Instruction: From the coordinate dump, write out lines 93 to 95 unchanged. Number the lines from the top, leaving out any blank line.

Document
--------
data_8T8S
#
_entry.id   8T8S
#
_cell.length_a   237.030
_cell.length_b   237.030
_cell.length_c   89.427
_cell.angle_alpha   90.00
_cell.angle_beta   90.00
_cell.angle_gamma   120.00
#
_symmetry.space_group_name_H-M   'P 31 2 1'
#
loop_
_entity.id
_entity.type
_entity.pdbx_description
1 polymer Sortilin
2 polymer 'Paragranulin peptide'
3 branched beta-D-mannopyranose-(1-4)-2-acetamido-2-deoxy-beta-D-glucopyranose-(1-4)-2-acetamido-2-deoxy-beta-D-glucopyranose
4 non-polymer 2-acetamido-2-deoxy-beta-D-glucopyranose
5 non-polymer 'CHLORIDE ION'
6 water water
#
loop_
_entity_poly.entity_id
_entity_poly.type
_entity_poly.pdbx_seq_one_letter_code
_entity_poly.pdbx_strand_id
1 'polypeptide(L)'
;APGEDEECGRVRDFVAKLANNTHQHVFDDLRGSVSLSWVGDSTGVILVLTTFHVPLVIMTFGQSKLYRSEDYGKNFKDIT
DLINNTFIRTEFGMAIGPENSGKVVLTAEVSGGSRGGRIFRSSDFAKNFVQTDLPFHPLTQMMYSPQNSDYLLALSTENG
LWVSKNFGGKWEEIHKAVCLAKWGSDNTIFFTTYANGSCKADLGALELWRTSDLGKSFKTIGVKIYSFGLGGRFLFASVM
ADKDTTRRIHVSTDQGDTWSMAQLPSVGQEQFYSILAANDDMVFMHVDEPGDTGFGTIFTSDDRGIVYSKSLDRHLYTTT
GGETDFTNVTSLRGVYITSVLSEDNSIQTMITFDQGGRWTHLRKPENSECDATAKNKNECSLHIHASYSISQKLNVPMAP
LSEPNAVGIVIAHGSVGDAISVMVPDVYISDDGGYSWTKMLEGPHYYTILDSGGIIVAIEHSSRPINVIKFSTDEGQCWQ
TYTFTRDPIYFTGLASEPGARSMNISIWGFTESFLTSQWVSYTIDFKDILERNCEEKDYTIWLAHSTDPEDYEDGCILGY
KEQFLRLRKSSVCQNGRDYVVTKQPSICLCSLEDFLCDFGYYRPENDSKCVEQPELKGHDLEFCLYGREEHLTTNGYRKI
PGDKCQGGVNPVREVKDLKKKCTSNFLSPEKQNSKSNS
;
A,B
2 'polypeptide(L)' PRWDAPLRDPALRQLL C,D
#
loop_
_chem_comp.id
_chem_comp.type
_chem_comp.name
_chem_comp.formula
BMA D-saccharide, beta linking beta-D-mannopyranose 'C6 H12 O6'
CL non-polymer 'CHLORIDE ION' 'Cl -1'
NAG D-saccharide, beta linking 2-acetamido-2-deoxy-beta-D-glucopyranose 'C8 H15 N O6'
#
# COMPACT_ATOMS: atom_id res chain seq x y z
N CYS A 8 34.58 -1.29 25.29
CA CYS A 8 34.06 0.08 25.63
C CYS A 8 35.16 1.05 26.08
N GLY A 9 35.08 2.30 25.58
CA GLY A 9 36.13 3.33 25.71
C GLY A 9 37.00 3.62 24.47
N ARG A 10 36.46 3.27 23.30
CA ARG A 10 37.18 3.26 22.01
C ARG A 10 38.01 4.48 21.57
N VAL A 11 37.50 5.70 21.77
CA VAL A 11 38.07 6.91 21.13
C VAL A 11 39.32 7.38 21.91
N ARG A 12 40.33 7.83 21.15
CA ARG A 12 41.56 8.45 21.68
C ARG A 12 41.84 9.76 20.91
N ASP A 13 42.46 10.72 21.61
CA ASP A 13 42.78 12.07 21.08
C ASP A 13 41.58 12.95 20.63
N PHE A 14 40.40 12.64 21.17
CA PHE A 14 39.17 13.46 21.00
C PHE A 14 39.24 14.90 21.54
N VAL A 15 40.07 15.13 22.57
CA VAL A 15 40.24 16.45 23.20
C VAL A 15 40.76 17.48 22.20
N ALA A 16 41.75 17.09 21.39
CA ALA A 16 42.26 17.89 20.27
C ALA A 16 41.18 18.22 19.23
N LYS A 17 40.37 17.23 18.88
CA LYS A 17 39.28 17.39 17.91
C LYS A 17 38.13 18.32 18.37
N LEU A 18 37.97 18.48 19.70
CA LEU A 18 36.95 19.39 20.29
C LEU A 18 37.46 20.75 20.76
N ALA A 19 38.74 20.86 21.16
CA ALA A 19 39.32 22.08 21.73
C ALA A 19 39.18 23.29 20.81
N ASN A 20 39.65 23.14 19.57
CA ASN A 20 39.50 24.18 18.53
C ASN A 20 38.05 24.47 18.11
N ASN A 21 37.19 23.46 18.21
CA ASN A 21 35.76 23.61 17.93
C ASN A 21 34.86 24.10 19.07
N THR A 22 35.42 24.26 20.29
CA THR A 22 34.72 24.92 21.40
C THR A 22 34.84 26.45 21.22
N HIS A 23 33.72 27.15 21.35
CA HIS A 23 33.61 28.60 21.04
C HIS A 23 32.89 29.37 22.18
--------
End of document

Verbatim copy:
N ASN A 21 37.19 23.46 18.21
CA ASN A 21 35.76 23.61 17.93
C ASN A 21 34.86 24.10 19.07